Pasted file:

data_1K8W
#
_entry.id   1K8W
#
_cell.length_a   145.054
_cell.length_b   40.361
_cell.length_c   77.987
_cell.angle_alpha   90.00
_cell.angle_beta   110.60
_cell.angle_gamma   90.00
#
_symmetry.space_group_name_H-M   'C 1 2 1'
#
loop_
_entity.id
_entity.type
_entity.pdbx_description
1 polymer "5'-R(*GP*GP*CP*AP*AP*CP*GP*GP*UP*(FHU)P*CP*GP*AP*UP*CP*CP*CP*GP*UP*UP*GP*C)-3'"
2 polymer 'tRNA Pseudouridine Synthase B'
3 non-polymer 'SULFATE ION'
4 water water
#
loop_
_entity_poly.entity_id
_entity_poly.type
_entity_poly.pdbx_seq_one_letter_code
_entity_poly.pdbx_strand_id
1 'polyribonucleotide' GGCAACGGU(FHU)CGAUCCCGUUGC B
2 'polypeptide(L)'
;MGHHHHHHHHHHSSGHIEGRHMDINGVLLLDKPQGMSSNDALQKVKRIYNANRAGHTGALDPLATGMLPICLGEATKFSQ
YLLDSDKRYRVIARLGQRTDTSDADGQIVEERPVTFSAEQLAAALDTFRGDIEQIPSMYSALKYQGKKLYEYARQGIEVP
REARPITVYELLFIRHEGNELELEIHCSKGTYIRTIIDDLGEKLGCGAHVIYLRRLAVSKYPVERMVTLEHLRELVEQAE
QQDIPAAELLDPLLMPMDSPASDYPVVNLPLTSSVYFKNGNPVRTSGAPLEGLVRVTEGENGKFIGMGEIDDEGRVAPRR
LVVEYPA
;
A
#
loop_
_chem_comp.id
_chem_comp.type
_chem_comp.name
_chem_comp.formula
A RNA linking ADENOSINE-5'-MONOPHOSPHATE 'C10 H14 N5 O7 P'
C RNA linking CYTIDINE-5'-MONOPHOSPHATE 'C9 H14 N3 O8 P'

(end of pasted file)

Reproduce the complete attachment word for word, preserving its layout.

data_1K8W
#
_entry.id   1K8W
#
_cell.length_a   145.054
_cell.length_b   40.361
_cell.length_c   77.987
_cell.angle_alpha   90.00
_cell.angle_beta   110.60
_cell.angle_gamma   90.00
#
_symmetry.space_group_name_H-M   'C 1 2 1'
#
loop_
_entity.id
_entity.type
_entity.pdbx_description
1 polymer "5'-R(*GP*GP*CP*AP*AP*CP*GP*GP*UP*(FHU)P*CP*GP*AP*UP*CP*CP*CP*GP*UP*UP*GP*C)-3'"
2 polymer 'tRNA Pseudouridine Synthase B'
3 non-polymer 'SULFATE ION'
4 water water
#
loop_
_entity_poly.entity_id
_entity_poly.type
_entity_poly.pdbx_seq_one_letter_code
_entity_poly.pdbx_strand_id
1 'polyribonucleotide' GGCAACGGU(FHU)CGAUCCCGUUGC B
2 'polypeptide(L)'
;MGHHHHHHHHHHSSGHIEGRHMDINGVLLLDKPQGMSSNDALQKVKRIYNANRAGHTGALDPLATGMLPICLGEATKFSQ
YLLDSDKRYRVIARLGQRTDTSDADGQIVEERPVTFSAEQLAAALDTFRGDIEQIPSMYSALKYQGKKLYEYARQGIEVP
REARPITVYELLFIRHEGNELELEIHCSKGTYIRTIIDDLGEKLGCGAHVIYLRRLAVSKYPVERMVTLEHLRELVEQAE
QQDIPAAELLDPLLMPMDSPASDYPVVNLPLTSSVYFKNGNPVRTSGAPLEGLVRVTEGENGKFIGMGEIDDEGRVAPRR
LVVEYPA
;
A
#
loop_
_chem_comp.id
_chem_comp.type
_chem_comp.name
_chem_comp.formula
A RNA linking ADENOSINE-5'-MONOPHOSPHATE 'C10 H14 N5 O7 P'
C RNA linking CYTIDINE-5'-MONOPHOSPHATE 'C9 H14 N3 O8 P'